June 21, 2024

Gold and Silver Consolidate Recent Gains As Threat Of Sovereign Defaults Grows

Gold and silver prices, as measured by the London PM Fix Price, were largely unchanged on the week.  Gold slipped by $18 per ounce while silver declined modestly by $.05

Gold has rallied almost $100 per ounce since late January but has failed to decisively break out to new all time highs.  Silver, the standout performer in the precious metals sector has rallied furiously since late January, gaining $10 per ounce for an increase of 36%.


Despite the current attempt by Congress to implement very modest budget reductions,  fewer and fewer people seem to have faith in the long term value of the dollar.  The value of gold has not gone up for 10 years straight by accident – it is the result massive increases in debt and the looming threat of paper currency depreciation as governments resort to the printing presses to avoid defaulting.  (See Why There Is No Upside Limit for Gold and Silver).  Recent comments by two prominent individuals reinforce the view that the potential fallout from the debt crisis will be severe.

Bill Gross of Pimco, the world’s largest bond investor, writes in his April 2011 Investment Outlook,  “Unless entitlements are substantially reformed, I am confident that this country will default on its debt; not in conventional ways, but by picking the pocket of savers via a combination of less observable, yet historically verifiable policies – inflation, currency devaluation and low to negative real interest rates”.

John Lipsky of the International Monetary Fund warned that the level of debt by developed nations is unsustainable, having reached levels last witnessed after the end of World War II.  According to Mr. Lipsky, “The fiscal fallout of the recent crisis must be addressed before it begins to impede the recovery and create new risks.  The central challenge is to avert a potential future fiscal crisis, while at the same time creating jobs and supporting social cohesion”.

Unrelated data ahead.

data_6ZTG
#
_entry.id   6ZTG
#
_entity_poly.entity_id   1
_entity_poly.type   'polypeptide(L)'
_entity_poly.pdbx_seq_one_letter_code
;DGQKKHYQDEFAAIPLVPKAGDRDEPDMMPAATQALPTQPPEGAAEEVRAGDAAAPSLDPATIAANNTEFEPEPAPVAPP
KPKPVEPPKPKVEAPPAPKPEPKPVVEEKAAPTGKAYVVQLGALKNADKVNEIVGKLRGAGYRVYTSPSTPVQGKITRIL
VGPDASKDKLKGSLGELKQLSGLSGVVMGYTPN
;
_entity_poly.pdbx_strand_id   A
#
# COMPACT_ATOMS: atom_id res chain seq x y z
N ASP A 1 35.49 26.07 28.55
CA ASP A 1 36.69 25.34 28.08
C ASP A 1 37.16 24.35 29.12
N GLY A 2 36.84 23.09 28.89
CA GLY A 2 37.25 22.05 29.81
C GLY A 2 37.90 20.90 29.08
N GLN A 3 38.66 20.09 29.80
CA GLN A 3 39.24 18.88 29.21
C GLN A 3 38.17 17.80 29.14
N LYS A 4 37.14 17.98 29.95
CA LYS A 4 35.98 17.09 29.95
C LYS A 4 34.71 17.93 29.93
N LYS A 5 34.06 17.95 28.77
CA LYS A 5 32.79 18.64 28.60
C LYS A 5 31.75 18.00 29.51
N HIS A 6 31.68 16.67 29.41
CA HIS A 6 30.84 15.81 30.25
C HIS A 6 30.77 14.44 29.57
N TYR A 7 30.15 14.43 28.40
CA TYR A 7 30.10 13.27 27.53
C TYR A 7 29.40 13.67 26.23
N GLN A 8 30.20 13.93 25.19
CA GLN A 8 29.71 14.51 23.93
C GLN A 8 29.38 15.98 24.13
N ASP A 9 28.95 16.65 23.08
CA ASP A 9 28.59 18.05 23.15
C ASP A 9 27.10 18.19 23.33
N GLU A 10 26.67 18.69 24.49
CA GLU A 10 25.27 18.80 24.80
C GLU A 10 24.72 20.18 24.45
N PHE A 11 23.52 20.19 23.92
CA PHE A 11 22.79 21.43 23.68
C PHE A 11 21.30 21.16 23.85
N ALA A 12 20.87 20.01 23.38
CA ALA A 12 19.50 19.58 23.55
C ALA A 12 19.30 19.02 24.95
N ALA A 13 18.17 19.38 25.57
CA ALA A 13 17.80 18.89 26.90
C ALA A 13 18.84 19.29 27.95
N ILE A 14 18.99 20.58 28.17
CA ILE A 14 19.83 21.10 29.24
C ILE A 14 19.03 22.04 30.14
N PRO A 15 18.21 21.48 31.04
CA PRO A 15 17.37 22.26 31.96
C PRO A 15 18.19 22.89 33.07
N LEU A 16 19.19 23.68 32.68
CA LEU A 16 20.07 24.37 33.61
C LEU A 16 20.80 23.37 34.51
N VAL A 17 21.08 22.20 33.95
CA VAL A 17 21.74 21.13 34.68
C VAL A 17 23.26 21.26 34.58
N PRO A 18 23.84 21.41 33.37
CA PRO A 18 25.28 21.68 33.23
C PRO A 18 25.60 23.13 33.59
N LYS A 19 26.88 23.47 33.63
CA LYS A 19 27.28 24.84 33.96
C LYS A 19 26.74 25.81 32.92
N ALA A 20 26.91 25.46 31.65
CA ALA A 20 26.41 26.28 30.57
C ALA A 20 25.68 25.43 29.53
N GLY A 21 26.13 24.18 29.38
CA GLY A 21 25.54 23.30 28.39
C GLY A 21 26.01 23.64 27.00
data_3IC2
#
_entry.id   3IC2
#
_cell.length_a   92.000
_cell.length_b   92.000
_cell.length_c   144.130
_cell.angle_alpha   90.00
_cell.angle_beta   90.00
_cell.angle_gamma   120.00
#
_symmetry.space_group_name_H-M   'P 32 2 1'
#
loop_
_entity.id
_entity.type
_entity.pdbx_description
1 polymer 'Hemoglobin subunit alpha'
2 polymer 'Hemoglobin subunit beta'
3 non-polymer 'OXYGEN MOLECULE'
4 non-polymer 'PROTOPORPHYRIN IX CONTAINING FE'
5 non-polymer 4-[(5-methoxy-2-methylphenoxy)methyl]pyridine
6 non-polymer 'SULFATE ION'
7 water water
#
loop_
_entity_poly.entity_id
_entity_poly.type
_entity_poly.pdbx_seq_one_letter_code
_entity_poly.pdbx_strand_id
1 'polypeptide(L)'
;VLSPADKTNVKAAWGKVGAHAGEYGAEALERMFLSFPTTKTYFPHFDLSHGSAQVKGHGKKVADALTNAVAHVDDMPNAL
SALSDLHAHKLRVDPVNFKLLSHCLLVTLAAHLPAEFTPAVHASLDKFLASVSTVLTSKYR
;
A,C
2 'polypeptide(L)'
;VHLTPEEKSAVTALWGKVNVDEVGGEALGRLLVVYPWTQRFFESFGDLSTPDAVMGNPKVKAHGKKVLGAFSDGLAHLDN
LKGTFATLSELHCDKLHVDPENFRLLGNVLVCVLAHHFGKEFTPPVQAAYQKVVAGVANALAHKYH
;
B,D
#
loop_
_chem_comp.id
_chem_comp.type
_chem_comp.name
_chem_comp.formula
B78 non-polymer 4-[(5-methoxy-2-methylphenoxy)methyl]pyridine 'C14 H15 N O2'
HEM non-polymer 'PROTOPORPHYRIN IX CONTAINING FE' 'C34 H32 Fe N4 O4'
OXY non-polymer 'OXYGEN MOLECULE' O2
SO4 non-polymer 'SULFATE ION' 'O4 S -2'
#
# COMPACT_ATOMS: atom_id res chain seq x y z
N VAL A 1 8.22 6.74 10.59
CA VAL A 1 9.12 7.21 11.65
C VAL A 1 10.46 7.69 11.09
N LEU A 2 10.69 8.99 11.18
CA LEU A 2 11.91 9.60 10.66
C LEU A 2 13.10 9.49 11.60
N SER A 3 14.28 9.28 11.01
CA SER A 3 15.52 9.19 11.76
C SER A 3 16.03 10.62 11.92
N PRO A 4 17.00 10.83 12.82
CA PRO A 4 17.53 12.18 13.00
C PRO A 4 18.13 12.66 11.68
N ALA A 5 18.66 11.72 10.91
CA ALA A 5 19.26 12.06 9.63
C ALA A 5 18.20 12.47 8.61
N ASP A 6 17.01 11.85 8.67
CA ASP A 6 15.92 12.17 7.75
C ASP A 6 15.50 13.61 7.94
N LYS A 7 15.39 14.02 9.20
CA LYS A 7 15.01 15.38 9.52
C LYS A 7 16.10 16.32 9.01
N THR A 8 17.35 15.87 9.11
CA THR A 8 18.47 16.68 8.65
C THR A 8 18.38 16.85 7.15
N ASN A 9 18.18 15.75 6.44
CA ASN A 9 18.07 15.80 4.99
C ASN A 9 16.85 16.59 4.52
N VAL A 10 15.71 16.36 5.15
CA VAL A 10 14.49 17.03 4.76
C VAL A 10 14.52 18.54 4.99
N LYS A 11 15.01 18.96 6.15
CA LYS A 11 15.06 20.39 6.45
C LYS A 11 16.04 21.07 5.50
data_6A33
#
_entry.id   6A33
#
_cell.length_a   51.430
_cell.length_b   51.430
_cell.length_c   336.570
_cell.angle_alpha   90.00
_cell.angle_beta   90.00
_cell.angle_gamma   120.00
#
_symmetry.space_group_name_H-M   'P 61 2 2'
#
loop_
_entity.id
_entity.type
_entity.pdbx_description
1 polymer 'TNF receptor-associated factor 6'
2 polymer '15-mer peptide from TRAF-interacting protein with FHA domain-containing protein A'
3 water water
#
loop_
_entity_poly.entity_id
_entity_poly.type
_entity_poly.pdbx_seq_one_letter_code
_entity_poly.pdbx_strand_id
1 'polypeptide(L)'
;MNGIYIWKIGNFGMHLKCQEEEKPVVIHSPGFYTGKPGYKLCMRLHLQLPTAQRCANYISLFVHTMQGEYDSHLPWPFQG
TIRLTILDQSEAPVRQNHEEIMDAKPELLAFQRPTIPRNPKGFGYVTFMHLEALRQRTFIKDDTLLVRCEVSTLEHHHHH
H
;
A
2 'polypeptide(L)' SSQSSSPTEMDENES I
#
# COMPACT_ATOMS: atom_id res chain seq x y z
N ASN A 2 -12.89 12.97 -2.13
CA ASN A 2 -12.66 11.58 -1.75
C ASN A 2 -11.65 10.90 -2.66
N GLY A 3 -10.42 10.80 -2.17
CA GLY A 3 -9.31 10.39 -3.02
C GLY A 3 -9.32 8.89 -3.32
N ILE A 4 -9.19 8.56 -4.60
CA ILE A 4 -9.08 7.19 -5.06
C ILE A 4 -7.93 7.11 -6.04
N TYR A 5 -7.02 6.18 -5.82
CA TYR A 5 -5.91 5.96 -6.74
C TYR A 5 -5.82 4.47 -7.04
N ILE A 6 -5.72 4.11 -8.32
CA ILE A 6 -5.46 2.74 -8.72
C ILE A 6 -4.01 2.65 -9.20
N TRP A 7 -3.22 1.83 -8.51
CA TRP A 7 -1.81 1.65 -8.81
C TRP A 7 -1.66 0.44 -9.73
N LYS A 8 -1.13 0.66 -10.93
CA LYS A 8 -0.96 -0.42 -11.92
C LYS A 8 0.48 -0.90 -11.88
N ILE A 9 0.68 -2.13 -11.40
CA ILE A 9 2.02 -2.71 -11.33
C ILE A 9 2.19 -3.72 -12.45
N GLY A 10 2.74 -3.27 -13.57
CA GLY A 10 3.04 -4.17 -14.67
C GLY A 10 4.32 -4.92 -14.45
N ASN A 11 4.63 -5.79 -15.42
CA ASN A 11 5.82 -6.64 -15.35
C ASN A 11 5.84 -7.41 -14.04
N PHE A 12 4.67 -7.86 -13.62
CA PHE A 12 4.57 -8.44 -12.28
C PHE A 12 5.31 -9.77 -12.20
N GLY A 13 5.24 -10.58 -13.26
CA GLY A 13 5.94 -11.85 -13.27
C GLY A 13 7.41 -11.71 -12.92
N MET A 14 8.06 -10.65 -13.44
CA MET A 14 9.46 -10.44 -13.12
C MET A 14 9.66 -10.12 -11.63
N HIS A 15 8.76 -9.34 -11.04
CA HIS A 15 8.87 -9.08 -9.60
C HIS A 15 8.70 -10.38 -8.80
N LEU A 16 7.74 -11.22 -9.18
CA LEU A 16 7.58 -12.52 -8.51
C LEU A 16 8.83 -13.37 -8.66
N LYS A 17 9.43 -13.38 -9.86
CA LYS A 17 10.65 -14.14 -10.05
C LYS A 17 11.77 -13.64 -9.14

The reality of a democracy is that we elect those who promise to provide us with the most benefits and entitlements.  Under these constraints, the temptation by elected officials to use printed money to meet promises that cannot be kept is irresistible.  Yes, the promises will be kept but they will be paid for in dollars that have little purchasing value.

Precious Metals Prices
Fri PM Fix Since Last Recap
Gold $1,418.00 -18.00 (-1.25%)
Silver $37.63 -0.05 (-0.13%)
Platinum $1,773.00 +21.00 (+1.20%)
Palladium $772.00 +18.00 (+2.39%)

Platinum and palladium both gained on the week, continuing a rebound from recent sell off lows reached during the height of the panic related to the Japanese earthquake.  Since mid March, platinum has gained $73 per ounce while palladium has gained $60 per ounce.  In late February palladium was at the $860 level while platinum traded in the $1850 range.